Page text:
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Poff v. Caro

Decided: March 12, 1987.

PAMELA S. POFF, DIRECTOR OF THE DIVISION ON CIVIL RIGHTS, DEPARTMENT OF LAW AND PUBLIC SAFETY, STATE OF NEW JERSEY, PLAINTIFF,
v.
JULIO CARO, DEFENDANT



Humphreys, A.j.s.c.

Humphreys

[228 NJSuper Page 373] Three homosexual males have filed a complaint with the Division on Civil Rights contending that the property owner refused to rent a three bedroom apartment to them.*fn1 The Division on Civil Rights seeks a preliminary injunction restraining

the defendant from renting the apartment to anyone else while the discrimination complaint is unresolved.

The major and novel issue before this Court is whether a property owner violates the New Jersey Law Against Discrimination by refusing to rent to homosexuals because the owner fears that the homosexuals may later acquire the disease known as AIDS.

After consideration of the briefs and oral argument, the Court finds that: (1) Refusal to rent on such a ground constitutes discrimination by a landlord against members of the public who have a perceived handicap; (2) such conduct is a violation of the Law Against Discrimination. See N.J.S.A. 10:5-1 et seq.; and (3) the refusal to rent was probably based on that invalid ground. The preliminary injunction will therefore issue, but with certain safeguards to protect the rightful property interests of the owner.

I.

The Division has presented the following facts. The defendant advertised a three bedroom apartment for rent. Three men attempted to rent the apartment. Upon learning that the three men were homosexuals, the defendant refused to rent the apartment to them because he feared that they might later acquire AIDS and thereby endanger his family residing on the premises.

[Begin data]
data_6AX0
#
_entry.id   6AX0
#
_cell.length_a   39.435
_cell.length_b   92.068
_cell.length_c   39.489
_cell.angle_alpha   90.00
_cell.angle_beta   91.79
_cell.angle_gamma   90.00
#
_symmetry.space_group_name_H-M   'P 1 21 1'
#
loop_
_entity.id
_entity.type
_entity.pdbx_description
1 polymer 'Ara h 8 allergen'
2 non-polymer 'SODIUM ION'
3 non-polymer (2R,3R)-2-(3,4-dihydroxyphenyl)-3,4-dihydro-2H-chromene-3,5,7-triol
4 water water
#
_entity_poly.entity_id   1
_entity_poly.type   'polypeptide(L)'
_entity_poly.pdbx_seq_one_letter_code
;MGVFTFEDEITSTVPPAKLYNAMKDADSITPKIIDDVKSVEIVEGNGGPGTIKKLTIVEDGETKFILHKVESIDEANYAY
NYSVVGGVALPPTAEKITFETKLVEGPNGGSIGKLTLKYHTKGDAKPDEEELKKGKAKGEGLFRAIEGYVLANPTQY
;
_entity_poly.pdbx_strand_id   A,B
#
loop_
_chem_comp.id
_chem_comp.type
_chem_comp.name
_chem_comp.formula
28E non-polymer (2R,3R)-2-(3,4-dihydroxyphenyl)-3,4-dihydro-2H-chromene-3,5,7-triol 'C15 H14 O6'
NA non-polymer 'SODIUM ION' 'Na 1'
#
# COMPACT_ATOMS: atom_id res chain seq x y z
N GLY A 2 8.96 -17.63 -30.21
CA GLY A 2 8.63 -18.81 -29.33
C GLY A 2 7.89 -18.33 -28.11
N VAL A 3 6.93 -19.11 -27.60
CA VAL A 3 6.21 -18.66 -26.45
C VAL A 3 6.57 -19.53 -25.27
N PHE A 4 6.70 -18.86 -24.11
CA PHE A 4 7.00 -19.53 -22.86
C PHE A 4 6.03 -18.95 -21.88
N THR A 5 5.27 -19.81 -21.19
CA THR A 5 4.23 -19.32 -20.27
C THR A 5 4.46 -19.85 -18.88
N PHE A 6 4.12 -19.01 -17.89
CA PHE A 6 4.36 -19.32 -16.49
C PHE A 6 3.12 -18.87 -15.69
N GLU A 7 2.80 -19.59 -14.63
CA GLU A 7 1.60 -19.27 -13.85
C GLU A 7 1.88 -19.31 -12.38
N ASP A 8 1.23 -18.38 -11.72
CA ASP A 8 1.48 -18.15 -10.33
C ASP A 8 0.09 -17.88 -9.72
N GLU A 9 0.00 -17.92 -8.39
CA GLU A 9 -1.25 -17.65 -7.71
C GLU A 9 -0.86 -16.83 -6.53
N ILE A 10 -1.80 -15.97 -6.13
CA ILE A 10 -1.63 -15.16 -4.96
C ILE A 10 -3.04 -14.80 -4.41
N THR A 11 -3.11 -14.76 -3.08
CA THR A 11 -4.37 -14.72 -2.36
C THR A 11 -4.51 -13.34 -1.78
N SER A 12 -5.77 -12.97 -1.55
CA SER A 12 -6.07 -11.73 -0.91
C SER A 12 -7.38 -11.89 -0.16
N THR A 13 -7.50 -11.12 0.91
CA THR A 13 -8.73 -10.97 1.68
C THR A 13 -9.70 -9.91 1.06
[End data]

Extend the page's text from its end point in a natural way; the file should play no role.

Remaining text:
Upon a review of all the material submitted, the Court finds that the Division is likely to establish these facts at final hearing.*fn2

II.

A preliminary injunction "summons the most sensitive exercise of judicial discretion." Crowe v. De Gioia, 90 N.J. 126, 132

(1982). The legal principles underlying the exercise of that judicial discretion were set forth in Crowe v. De Gioia, and can be summarized as follows.

Preliminary injunctive relief should not issue except when necessary to prevent irreparable harm. Such relief should be withheld when the right underlying the claim is unsettled; nor should preliminary injunctive relief be granted when all material facts are controverted.

To prevail on such an application, the movant must make a preliminary showing of a reasonable probability of ultimate success on the merits. This requirement is tempered by the principle that mere doubt as to the validity of the claim is not an adequate basis for refusing to maintain the status quo. The Court must also weigh the relative hardship to the parties resulting from the grant or denial of preliminary injunctive relief. Crowe v. De Gioia, 90 N.J. at 132-134. The Court must always consider and apply principles of justice, equity and morality. Zoning Board of Adjustment v. Service Electrical Cable TV, 198 N.J. Super. 370, 379 (App.Div.1985).

The Division on Civil Rights is expressly authorized by statute to seek preliminary injunctive relief of this kind. See N.J.S.A. 10:5-14.1; Pfaus v. Palermo, 97 N.J. Super. 4, 8 (App.Div.1967); see also Pfaus v. Feder, 88 N.J. Super. 468 (Ch.Div.1965). Whether such preliminary injunctive relief should be granted and under what conditions is a matter for a Court to determine upon consideration of traditional principles governing the issuance of preliminary injunctive relief. See Pfaus v. Feder, 88 N.J. Super. at 476.

However, a Court should bear in mind that the statute authorizing the Division to seek the application "reflects further legislative emphasis upon adequate enforcement of a statute (the Law Against Discrimination) ranking high indeed in our public policy." Pfaus v. Palermo, 97 N.J. ...


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